Moreover, NF-κB plays important roles in the control of cell growth, differentiation, and apoptosis (Sarkar and Li, 2008). The activation of NF-κB involves the phosphorylation of IκB, an inhibitory binding partner of NF-κB complex, for ubiquitination and degradation through proteasome degradation pathway. This allows the translocation of NF-κB into the nucleus where it activates transcription of genes that are involved in controlling cell proliferation, differentiation, apoptosis, inflammation, stress response, angiogenesis, tumor promotion and metastasis, and also control many other cellular and physiological processes (Sethi et al., 2008). A key regulatory step in the NF-κB pathway is the activation of a high molecular weight IKK complex in which catalysis is done by kinases, including IKKα and IKKβ, which directly phosphorylate IκB proteins (Sarkar and Li, 2008). Therefore, the precise molecular mechanism by which NF-κB is activated in many disease processes is under intense investigation.

The Notch signaling pathway is another important transduction pathway in cells, and it plays a critical role in controlling cell survival and apoptosis. To date, four vertebrate Notch genes have been identified: Notch-1-4 (Miele, 2006). Notch genes encode proteins which can be activated by interacting with a family of its ligands. Upon activation, Notch is cleaved, releasing ICN (intracellular Notch) which translocates into the nucleus. The ICN associates with transcription factors, regulating the expression of target genes in regulating the development and growth of cells (Miele et al., 2006; Miele, 2006). Recent evidence suggests that the Notch signaling pathway is involved in PC cell survival (Miyamoto et al., 2003; Wang et al., 2006d). Miyamoto et al reported that Notch pathway components and Notch target genes such as Hes-1 are up-regulated in PC (Miyamoto et al., 2003). These reports clearly suggest a possible link between Notch gene over-expression and PC. Recent reports also showed that Notch-1 regulates the NF-κB pathway via activation of molecules in the NF-κB pathway (Jang et al., 2004; Oswald et al., 1998; Wang et al., 2006a).

The fate of cancer chemopreventive strategies relies largely on the ability of chemopreventive agents to maximally exploit the intrinsic anti-tumor potential of in combination without incurring undue toxicity. Targeting multiple signal transduction pathways by a combinatorial approach using natural products would ideally empower the clinician to better delay the progression of cancer especially PC. Emerging evidence suggest that cancer is due to defects in multiple genes, and therefore a multi-targeting agent or the combination of agents targeting multiple pathways without causing any toxicity would be required for the success of prevention and/or treatment of PC. Therefore, we believe that the combination of soy isoflavone and curcumin, or even other agents together would be highly effective in PC cells. In this study, we found that the combination approach is better in killing PC cells, which was partly due to inactivation of Notch-1 and NF-κB signaling and their downstream genes.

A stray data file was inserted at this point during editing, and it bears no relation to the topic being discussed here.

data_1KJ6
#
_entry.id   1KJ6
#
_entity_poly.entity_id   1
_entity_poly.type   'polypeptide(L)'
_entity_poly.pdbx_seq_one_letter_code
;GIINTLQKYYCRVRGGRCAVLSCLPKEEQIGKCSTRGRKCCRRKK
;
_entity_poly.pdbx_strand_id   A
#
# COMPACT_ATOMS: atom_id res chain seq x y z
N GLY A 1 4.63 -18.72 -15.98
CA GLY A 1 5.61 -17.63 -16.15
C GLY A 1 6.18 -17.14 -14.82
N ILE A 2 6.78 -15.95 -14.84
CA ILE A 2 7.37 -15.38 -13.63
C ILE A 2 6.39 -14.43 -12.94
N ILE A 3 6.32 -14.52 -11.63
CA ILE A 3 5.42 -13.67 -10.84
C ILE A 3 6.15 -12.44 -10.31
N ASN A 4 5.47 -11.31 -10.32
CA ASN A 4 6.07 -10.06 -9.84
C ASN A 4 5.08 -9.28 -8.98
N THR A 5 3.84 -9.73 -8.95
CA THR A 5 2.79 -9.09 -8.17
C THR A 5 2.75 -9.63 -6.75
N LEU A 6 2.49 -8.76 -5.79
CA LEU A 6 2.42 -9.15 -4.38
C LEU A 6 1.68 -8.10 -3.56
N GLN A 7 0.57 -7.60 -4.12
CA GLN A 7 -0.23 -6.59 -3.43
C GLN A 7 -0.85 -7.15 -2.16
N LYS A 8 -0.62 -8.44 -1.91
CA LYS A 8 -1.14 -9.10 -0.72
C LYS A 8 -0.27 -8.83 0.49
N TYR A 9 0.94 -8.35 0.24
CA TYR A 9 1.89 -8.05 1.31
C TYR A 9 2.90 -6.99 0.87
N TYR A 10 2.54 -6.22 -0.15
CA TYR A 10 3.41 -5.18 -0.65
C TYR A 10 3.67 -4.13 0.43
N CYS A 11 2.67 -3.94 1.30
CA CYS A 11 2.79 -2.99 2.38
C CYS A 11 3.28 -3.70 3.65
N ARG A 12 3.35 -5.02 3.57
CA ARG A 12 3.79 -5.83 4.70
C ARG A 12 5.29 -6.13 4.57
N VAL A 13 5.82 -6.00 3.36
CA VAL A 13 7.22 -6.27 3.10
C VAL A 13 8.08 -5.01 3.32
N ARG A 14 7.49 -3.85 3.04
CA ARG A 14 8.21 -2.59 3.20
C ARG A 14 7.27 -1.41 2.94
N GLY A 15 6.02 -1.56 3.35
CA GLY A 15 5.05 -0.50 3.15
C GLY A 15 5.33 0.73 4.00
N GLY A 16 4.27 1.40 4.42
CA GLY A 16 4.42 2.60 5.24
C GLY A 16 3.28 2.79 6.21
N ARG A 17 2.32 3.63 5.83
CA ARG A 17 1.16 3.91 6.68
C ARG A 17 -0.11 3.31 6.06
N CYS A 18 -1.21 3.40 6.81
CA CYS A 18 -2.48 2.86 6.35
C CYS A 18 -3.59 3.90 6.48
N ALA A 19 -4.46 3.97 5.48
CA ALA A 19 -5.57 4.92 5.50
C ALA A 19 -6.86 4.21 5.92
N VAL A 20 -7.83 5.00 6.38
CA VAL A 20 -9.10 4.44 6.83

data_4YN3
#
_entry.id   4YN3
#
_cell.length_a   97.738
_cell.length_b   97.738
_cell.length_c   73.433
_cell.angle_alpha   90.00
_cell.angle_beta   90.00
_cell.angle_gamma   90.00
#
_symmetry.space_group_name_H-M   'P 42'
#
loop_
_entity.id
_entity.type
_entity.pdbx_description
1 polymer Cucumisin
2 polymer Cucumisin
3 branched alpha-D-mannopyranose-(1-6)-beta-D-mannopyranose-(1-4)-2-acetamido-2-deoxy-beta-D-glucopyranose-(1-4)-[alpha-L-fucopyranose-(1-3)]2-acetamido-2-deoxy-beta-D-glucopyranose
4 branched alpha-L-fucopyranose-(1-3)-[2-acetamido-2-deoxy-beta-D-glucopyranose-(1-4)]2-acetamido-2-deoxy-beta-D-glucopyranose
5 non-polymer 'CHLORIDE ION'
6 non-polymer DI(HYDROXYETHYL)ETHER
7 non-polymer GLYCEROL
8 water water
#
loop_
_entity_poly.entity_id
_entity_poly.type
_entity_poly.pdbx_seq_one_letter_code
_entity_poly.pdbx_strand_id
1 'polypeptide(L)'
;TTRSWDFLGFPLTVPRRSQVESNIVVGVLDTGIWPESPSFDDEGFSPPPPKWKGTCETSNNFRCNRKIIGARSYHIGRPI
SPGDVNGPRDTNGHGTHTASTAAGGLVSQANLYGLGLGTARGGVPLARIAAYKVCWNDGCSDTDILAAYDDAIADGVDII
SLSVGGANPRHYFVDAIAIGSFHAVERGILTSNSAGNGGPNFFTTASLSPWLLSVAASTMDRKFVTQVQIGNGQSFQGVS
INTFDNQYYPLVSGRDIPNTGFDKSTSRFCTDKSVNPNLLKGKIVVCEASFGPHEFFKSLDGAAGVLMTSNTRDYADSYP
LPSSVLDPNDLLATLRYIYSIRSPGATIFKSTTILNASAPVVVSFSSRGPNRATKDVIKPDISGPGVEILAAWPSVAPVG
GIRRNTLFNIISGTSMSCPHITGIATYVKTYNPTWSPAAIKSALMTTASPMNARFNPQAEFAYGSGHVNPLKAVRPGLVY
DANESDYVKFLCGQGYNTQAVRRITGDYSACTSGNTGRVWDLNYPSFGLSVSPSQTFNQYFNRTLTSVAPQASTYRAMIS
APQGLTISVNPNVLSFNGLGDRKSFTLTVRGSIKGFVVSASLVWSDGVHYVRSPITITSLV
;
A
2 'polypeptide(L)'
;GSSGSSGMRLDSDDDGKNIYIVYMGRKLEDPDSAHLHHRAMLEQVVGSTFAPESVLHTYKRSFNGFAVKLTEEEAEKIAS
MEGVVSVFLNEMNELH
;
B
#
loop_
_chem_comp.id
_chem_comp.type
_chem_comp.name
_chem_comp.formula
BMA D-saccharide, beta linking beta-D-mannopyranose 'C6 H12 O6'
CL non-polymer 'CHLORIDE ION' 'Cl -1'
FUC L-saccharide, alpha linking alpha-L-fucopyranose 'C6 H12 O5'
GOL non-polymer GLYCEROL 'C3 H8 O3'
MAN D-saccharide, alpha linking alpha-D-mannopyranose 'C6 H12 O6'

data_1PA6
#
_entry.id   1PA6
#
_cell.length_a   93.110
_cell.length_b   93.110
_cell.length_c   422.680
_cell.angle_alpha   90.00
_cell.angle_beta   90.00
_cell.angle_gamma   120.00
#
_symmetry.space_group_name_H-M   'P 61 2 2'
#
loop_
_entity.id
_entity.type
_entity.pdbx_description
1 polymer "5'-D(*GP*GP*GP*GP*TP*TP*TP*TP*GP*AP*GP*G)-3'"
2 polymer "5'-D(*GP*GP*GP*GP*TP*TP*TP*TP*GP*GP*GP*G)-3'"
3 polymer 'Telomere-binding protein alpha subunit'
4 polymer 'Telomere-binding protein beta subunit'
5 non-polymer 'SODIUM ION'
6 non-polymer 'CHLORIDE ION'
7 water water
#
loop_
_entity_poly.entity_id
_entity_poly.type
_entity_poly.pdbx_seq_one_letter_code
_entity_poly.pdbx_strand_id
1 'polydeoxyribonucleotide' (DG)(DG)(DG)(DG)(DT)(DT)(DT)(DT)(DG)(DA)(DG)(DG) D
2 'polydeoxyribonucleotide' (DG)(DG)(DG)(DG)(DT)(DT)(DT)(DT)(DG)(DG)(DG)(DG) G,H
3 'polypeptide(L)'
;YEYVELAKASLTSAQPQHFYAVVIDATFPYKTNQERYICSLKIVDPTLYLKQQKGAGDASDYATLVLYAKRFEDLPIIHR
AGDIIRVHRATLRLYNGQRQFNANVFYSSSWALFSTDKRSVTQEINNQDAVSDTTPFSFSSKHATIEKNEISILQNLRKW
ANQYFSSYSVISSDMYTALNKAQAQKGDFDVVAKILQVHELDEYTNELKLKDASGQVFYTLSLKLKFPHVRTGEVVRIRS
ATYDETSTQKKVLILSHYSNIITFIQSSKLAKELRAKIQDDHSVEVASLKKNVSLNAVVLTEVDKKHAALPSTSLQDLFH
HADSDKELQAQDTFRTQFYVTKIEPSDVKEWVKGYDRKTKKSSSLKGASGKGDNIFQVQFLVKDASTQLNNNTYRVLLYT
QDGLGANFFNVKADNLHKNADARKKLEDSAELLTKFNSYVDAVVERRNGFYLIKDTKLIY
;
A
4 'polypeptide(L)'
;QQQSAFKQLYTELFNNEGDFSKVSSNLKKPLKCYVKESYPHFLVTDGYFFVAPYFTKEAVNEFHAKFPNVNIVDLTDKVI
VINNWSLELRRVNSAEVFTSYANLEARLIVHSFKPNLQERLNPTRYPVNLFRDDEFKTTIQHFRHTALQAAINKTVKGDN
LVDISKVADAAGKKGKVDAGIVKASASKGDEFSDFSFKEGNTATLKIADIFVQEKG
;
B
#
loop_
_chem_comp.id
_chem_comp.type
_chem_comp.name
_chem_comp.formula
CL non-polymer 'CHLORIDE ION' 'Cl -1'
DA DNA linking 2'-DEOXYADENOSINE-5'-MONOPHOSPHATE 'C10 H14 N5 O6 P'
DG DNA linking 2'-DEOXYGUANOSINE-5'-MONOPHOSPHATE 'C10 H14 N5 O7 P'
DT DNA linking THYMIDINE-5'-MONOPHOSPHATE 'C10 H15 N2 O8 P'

Materials and methods

Cell culture and experimental reagent

Human PC cell line BxPC-3 (ATCC, Manassas, VA) was cultured in RPMI-1640 media (Invitrogen, Carlsbad, CA) supplemented with 10% fetal bovine serum and 1% penicillin and streptomycin. Colo-357 cells were generously provided by Dr. Paul Chiao at M.D. Anderson Cancer Center (Houston, TX), and grown as a monolayer cell culture in DMEM containing 4.5 mg/mL D-glucose and L-glutamine supplemented with 10% FBS. Isoflavone, curcumin, resveratrol and epigallocatechin-3-gallate (EGCG) were purchased from Amax NutraSource Inc (Eugene, OR).

Cell growth inhibition studies by MTT assay

BxPC-3 and Colo-357 cells (5 × 103) were seeded in a 96-well culture plate and subsequently treated with dietary compounds in different concentrations as described under the figure legend. After treatment, the cells were incubated with 3-(4,5-dimethylthiazol-2yl)-2,5-diphenyltetrazolium bromide (MTT) reagent (0.5 mg/ml; Sigma) at 37°C for 2 h and then with isopropanol at room temperature for 1 h. The Spectrophotometric absorbance of the samples was measured by using Ultra Multifunctional Microplate Reader (Tecan, Durham, NC, USA). The experiment was repeated three times and the t test was performed to verify the significance of cell growth inhibition after treatment.